Blood clot risk in J&J higher for women, draws CDC concerns
The CDC’s 15-member Advisory Committee on Immunization Practices voted unanimously in favor of the recommendation. In addition, Johnson & Johnson’s fact sheet will be updated to warn about the rare clotting syndrome.
“Today’s updated recommendation emphasizes CDC’s commitment to provide real-time scientific information to the American public,” CDC Director Rochelle Walensky said in a statement. “I continue to encourage all Americans to get vaccinated and boosted.”
The risk of the vaccine-linked clotting condition—thrombosis with thrombocytopenia syndrome—may be higher than previously thought, especially for women. In mid-June, the rate among women with the disorder was 4.86 per million J&J doses, while as of early December, it was 5.84 per million.
Women in the 30 to 49 age range were at the highest risk of clotting and resulting death, according to the CDC. Men were at lower risk of the complication, regardless of age.
Despite the danger, the risk of blood clotting is exponentially greater from COVID than a single dose of the J&J vaccine, according to the company, with a rate of more than 400 cases per million.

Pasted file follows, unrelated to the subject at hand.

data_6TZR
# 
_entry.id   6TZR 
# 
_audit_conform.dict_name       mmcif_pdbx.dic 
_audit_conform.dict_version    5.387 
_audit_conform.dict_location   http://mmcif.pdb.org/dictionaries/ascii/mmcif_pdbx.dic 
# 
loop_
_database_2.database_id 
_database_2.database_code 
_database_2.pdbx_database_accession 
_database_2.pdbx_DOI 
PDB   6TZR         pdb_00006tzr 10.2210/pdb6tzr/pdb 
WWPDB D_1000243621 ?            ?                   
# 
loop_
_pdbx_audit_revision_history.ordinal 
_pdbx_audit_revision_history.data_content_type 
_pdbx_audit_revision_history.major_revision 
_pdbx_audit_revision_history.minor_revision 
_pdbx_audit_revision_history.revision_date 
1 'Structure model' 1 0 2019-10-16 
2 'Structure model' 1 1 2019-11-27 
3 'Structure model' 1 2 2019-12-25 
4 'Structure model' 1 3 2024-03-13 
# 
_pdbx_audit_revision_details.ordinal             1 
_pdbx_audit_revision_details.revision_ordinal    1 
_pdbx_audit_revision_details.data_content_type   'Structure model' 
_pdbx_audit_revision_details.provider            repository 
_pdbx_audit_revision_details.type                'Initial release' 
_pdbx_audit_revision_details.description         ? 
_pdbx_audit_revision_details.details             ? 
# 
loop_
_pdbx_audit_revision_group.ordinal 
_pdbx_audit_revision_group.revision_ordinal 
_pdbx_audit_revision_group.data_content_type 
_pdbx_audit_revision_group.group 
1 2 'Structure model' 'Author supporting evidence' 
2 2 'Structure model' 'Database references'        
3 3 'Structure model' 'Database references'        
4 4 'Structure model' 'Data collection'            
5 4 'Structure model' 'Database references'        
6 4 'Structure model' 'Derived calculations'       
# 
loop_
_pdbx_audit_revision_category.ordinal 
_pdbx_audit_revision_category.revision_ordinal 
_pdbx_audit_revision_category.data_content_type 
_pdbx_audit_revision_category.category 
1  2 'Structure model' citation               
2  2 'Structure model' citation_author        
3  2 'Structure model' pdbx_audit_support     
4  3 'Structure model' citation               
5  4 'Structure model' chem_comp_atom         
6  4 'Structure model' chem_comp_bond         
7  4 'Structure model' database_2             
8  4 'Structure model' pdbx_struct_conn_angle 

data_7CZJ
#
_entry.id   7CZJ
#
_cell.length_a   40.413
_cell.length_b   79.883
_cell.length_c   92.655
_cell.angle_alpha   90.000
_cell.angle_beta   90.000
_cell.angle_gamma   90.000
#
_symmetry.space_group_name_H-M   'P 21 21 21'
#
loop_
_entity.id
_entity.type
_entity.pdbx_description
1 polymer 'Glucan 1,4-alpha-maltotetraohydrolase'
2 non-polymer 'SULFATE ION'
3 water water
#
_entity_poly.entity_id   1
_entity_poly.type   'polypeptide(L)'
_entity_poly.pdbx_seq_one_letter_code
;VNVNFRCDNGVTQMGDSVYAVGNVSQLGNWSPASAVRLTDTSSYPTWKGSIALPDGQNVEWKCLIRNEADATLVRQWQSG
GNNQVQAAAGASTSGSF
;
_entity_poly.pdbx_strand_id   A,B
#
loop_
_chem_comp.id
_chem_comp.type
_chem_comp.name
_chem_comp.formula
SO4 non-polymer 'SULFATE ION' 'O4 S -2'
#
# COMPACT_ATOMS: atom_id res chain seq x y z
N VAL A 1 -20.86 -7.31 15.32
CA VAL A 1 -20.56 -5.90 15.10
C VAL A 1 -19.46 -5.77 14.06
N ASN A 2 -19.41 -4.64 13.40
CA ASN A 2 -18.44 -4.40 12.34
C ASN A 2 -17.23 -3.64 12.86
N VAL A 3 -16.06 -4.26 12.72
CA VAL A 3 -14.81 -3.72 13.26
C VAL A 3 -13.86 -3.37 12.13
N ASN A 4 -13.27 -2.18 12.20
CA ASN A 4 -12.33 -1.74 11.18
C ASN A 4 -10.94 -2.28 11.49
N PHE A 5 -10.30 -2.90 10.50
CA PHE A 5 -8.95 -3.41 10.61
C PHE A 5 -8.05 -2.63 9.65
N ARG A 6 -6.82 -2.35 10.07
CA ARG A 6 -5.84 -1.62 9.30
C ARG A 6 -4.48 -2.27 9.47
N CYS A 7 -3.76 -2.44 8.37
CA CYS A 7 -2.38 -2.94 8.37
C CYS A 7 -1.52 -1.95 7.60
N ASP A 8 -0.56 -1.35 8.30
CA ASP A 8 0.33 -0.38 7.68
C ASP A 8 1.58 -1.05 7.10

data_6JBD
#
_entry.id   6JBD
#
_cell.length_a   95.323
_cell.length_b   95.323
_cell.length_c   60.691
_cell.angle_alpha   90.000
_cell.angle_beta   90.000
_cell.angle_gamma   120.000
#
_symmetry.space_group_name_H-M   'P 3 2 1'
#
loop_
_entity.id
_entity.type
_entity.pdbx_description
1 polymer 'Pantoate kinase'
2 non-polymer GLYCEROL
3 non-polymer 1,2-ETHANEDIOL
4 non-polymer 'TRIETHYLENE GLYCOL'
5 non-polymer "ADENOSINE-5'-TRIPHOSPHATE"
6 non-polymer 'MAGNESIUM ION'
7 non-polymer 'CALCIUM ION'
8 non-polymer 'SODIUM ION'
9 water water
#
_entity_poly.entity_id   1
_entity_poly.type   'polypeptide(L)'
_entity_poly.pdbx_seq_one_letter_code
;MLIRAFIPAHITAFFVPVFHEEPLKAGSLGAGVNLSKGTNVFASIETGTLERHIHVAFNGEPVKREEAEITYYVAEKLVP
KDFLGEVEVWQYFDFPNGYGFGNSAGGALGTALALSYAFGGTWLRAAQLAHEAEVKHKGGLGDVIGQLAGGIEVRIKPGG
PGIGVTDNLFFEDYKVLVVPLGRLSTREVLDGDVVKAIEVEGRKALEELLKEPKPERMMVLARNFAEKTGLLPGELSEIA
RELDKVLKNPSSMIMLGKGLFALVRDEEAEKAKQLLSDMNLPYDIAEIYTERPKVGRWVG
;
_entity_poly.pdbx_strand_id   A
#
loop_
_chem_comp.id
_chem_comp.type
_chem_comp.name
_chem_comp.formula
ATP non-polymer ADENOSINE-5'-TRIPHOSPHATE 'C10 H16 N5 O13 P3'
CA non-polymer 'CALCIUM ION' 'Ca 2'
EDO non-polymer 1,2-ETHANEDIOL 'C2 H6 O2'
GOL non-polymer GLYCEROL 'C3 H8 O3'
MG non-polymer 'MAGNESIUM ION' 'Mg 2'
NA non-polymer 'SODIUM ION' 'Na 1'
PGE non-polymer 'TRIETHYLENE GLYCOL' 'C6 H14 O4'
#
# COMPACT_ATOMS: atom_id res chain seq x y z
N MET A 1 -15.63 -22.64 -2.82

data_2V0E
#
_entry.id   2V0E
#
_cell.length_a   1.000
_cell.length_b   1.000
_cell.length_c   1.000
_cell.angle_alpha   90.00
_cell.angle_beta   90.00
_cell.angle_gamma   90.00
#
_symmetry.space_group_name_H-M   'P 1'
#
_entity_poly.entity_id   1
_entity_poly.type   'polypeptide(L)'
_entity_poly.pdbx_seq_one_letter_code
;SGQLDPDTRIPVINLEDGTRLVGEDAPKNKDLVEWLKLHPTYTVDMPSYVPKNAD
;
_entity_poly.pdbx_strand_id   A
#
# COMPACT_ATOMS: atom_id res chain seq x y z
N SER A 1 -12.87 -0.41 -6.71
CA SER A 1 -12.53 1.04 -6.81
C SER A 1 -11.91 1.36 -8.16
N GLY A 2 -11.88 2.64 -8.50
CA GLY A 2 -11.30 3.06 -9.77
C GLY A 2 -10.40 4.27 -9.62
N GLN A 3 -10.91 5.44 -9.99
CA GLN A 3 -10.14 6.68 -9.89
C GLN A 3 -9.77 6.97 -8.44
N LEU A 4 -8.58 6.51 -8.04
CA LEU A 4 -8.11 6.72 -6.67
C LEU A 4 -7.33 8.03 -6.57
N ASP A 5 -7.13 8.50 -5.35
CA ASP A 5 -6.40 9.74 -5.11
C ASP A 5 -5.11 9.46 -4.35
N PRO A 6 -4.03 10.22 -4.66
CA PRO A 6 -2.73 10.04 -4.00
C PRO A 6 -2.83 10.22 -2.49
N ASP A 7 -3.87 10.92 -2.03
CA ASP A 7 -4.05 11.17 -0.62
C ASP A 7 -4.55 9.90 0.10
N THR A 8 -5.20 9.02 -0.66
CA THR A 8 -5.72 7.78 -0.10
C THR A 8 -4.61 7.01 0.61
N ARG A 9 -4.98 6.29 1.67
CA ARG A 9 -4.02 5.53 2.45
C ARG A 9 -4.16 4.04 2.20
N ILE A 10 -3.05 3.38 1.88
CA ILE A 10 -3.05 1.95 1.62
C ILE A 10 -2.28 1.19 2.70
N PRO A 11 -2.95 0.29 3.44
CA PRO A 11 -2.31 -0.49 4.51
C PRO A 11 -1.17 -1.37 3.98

The CDC said that rescinding J&J’s vaccine recommendation or restricting it to specific groups could negatively effect the homeless, homebound, and incarcerated. Frequent travelers, lower-income communities, temporary agricultural workers, and socially isolated individuals might also suffer from a lack of access to the vaccine.
In April, regulators told providers to stop administering the shot to assess clotting issues occurring among some recipients, primarily young women. Regulators lifted the pause after 10 days, because the chances of developing clotting was very low and the benefits of the vaccine outweighed the risks.
This article was originally published on Medical Economics®.